1. This week at Market Urbanism:
Michael Lewyn published his second MU article, Vouchers, Sprawl and Trade-Offs discussing the challenges to mitigating the “sprawl-generating machine” of the US public education system
A more market-oriented solution to the problem of sprawl-generating school systems is to break the link between residence and schooling, so that city residents would not be limited to urban neighborhood public schools.
Emily Washington‘s follow-up post about the need for low-quality housing. I can’t emphasize enough, the importance of Emily’s argument!
But government housing has a long, broad, and universal history of decrepit living conditions, poor safety, and negative economic mobility. Indeed, a welfare state large enough to provide housing support to millions of immigrants would have drastically increased voter-opposition to the United States’ relatively open doors.
2. Where’s Scott?
Scott Beyer spent his first week in Dallas, locating in the rapidly-growing northern suburb of Richardson. His two Forbes articles were about Oklahoma City—A Tale Of Two Alcohol Laws: New Orleans And Oklahoma City and How Tinder Is Changing The Urban Bar Scene:
One competing Oklahoma City bar had, according to Cole and Koinzan, put a sign out front saying “come have your awkward Tinder date here.” If other bars nationwide are noticing such cultural shifts, perhaps they should hang these signs too.
3. At the Market Urbanism Facebook Group:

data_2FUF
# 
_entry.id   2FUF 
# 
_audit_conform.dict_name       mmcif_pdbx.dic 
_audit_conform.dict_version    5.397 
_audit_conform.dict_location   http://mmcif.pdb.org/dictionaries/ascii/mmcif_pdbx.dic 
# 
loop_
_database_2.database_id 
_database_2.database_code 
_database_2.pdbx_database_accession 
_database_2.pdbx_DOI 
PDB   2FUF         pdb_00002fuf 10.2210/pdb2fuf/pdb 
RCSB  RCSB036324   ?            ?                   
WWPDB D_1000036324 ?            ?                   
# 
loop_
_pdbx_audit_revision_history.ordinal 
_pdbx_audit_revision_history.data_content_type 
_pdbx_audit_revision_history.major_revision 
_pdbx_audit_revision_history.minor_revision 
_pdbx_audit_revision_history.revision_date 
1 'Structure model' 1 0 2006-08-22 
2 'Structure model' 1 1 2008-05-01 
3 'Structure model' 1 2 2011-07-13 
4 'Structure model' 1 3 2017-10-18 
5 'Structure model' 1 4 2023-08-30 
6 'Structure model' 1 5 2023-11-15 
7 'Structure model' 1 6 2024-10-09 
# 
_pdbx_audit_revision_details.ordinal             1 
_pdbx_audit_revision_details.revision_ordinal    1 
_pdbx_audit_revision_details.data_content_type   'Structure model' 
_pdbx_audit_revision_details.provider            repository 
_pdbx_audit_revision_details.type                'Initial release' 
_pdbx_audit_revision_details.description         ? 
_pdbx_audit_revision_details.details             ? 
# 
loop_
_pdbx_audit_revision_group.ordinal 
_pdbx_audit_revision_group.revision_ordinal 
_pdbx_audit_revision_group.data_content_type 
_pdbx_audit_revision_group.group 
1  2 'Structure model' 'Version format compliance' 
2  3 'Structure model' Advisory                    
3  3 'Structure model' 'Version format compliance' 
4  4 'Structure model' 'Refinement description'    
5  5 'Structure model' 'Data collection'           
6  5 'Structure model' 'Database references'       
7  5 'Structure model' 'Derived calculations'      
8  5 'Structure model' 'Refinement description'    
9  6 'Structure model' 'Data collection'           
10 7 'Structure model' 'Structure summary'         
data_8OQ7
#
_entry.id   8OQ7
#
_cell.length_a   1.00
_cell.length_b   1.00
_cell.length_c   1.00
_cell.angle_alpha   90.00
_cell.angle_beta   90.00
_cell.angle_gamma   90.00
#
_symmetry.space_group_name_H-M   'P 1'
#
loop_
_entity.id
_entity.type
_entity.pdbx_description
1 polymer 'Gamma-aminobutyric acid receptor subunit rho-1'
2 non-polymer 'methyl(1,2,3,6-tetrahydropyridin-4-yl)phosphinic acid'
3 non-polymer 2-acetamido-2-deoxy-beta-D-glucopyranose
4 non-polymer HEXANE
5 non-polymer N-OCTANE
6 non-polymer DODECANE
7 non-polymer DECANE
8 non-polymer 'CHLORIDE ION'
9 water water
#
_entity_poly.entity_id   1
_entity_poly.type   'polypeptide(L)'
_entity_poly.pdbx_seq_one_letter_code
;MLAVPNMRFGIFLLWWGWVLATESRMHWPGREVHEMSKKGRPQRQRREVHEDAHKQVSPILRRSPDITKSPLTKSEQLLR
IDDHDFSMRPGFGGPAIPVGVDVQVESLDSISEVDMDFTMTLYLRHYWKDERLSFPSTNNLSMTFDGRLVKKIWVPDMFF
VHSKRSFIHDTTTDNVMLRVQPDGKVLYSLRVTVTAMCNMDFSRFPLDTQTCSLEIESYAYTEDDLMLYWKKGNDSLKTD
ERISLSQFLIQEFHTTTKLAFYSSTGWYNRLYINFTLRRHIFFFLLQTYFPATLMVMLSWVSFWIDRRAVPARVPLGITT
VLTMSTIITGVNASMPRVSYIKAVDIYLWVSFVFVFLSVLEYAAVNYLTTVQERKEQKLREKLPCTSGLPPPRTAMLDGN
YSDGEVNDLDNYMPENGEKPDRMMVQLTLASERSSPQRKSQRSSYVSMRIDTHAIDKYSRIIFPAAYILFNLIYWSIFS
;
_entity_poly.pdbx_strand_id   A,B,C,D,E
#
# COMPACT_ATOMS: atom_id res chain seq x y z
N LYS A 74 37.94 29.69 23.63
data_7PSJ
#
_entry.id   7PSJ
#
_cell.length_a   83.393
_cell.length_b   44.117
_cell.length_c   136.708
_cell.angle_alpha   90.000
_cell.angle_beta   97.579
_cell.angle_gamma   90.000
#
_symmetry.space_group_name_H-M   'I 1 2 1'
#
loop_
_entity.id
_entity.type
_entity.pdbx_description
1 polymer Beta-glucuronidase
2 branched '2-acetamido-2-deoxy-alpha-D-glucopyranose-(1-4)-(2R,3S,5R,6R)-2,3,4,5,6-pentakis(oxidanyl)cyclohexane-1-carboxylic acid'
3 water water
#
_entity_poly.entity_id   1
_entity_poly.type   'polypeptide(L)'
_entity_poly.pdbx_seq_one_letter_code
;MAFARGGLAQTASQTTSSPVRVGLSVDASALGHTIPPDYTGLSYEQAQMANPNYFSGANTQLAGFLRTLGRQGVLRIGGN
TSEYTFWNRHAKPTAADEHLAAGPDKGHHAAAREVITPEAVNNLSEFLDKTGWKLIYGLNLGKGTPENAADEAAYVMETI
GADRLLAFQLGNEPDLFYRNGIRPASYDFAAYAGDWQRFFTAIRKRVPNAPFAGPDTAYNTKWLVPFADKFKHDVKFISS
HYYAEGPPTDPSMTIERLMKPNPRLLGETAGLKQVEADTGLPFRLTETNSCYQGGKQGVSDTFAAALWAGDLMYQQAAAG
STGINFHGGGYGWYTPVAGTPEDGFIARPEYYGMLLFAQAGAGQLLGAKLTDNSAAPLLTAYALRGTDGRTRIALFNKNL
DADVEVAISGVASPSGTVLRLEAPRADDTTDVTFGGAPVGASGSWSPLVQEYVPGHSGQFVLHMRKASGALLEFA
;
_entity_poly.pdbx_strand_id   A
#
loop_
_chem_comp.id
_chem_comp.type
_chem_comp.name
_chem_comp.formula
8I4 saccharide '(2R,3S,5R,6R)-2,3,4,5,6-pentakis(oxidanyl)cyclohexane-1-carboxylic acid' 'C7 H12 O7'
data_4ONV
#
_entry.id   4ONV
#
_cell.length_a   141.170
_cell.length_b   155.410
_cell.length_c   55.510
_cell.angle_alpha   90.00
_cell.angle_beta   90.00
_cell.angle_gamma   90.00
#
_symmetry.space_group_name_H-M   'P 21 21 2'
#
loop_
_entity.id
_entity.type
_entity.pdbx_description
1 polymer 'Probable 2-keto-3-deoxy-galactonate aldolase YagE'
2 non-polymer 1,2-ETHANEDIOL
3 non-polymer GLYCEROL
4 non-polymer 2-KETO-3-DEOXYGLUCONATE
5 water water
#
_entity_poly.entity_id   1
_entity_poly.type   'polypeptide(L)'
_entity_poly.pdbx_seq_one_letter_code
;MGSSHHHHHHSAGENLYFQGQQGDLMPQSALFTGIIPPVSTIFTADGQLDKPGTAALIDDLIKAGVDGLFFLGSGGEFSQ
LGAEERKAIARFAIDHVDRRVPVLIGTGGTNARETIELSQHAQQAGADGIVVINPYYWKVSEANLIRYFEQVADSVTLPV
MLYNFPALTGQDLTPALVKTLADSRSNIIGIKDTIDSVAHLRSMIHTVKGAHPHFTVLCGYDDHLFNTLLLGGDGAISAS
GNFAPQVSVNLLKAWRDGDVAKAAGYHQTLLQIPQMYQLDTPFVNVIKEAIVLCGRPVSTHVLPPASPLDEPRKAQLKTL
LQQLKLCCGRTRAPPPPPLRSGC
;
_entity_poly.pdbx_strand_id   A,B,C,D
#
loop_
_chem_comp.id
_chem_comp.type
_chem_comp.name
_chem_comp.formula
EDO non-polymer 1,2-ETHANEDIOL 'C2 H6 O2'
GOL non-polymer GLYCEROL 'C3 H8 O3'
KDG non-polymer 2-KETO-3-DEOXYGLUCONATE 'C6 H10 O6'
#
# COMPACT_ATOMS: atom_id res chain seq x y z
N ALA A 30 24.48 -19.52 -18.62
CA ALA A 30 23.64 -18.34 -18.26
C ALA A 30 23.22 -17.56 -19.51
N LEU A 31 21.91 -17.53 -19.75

Adam Milsap shared his article Help Distressed People, Not Distressed Cities
Tobias Cassandra Holbrook shared People Prefer Neo-Traditional Buildings
Bjorn Swenson is interested in development pattern in Houston
John Morris looked at all the land use micro-management, and isn’t buying the gobblygook that Houston isn’t zoned
David N Welton wants to see thorough rebuttals of the “the character of the neighborhood” NIMBY argument
Three people shared an MIT Technology Review article on how data mining is backing up Jane Jacobs on the four conditions that make vibrant urban neighborhoods
R.I.P. Zaha Hadid. A look back at her 10 best buildings.
libertarianism.org podcast discussion with Randal O’Toole worth listening
Daniel Hertz: What works, and what doesn’t, with housing vouchers
Chris Bradford‘s latest would make for an interesting discussion: Good street networks do not emerge; they are designed
In Houston, an immigrant community functions without traditional government services.
5. Stephen Smith‘s Tweet of the Week:
What planning dogma today will seem outdated in 50 years? I say: inclusionary zoning, limiting infill to arterials https://t.co/ySmeA1hPMz
— Market Urbanism (@MarketUrbanism) March 28, 2016